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Frightening Heart Complications from a Common Virus

An Undiagnosed Illness

Tina Frey

Tina Frey knew there was something terribly wrong. Over the course of several months, she went from being a busy young mom with a demanding career to struggling with life's most basic activities, like walking and breathing.

Doctors close to Tina's home couldn't find anything wrong. They were convinced that the cause of her symptoms was the stress of a young working mom. They encouraged her to exercise more - to get back into shape. But the more Tina pushed, the more the sickness pushed back. She was getting worse as time went on.

"I felt like I was at death's door"

After several months with no improvement, Tina went back to her primary care doctor and urged for thorough testing. A new X-ray showed that Tina's heart was enlarged; she needed a cardiologist.

At her cardiology appointment, Tina's echocardiogram - a routine test to check the heart – showed a dangerously enlarged heart. Ejection fraction graphicTina was immediately admitted to her local hospital. There, it was discovered that her heart was weak and struggling to pump blood adequately. With an ejection fraction of only 25%, Tina was diagnosed with heart failure. To compensate, her heart tried to fill up with more blood, causing it to stretch and beat faster – a condition known as dilated cardiomyopathy.

With Tina's condition deteriorating, her local hospital recommended she go to the Heart Failure Program at the Hospital of the University of Pennsylvania. By the time Tina reached Penn, her EF had dropped to 15%. The doctors sprang into action, working to stabilize her heart.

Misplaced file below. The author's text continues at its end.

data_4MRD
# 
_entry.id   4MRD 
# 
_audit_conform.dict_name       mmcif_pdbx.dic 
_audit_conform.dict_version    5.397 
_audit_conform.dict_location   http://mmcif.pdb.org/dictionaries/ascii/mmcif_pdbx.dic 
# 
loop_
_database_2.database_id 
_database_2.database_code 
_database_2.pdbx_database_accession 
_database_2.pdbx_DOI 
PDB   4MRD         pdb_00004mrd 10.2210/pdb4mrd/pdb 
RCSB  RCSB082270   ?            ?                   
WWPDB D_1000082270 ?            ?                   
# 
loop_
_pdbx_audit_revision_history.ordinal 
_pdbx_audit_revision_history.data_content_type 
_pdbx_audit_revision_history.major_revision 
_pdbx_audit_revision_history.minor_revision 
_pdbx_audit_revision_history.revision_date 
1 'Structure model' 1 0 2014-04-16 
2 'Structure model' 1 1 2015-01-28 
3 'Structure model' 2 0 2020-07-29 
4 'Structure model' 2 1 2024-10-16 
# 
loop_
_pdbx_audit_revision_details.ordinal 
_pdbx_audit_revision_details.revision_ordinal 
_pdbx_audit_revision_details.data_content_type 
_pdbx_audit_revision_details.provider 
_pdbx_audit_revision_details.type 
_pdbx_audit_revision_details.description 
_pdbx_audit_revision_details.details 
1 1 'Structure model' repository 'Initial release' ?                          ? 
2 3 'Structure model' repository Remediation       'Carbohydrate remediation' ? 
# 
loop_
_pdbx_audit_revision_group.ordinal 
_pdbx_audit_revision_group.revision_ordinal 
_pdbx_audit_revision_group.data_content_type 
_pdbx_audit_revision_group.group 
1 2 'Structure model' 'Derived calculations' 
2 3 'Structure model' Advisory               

Tina's Road to Recovery

A week later, Tina was strong enough to go home. When she walked out of the hospital, she had a fist-full of medications, a heart healthy lifestyle plan and, most importantly, a LifeVest external defibrillator. This device would shock her heart back into rhythm in the event of a cardiac arrest.

The diagnosis and treatment plan were daunting, but now there was a team of experts behind her. After months of medication adjustments, Tina felt better and her EF improved. She was monitored closely by the Penn Heart Failure team and over the course of the year she became healthier - slowly feeling like herself again.

Why did Tina get sick?

Cardiomyopathy can be caused by a number of different conditions; chemotherapy, uncontrolled blood pressure, pregnancy, heart attack and even genetics. For Tina, the most probable cause was viral. Her son had contracted the coxsackie virus over a year prior to her heart failure diagnosis.

Nearly a year later, the virus is undetectable in Tina's blood, her EF has improved to 40%, and she is stable enough to start cardiac rehabilitation.Tina Frey

Tina's Message for Everyone

Tina is participating in the 2016 Philly Heart Walk to share an important message. "If I would have gotten treatment sooner, we may have been able to stop or slow down the progression of this disease," says Tina. "I hope that my story can inspire others to be their own advocate, to live heart healthy, to be the change." 

About this Blog

The Penn Heart and Vascular blog provides the latest information on heart disease prevention, nutrition and breakthroughs in cardiovascular care.


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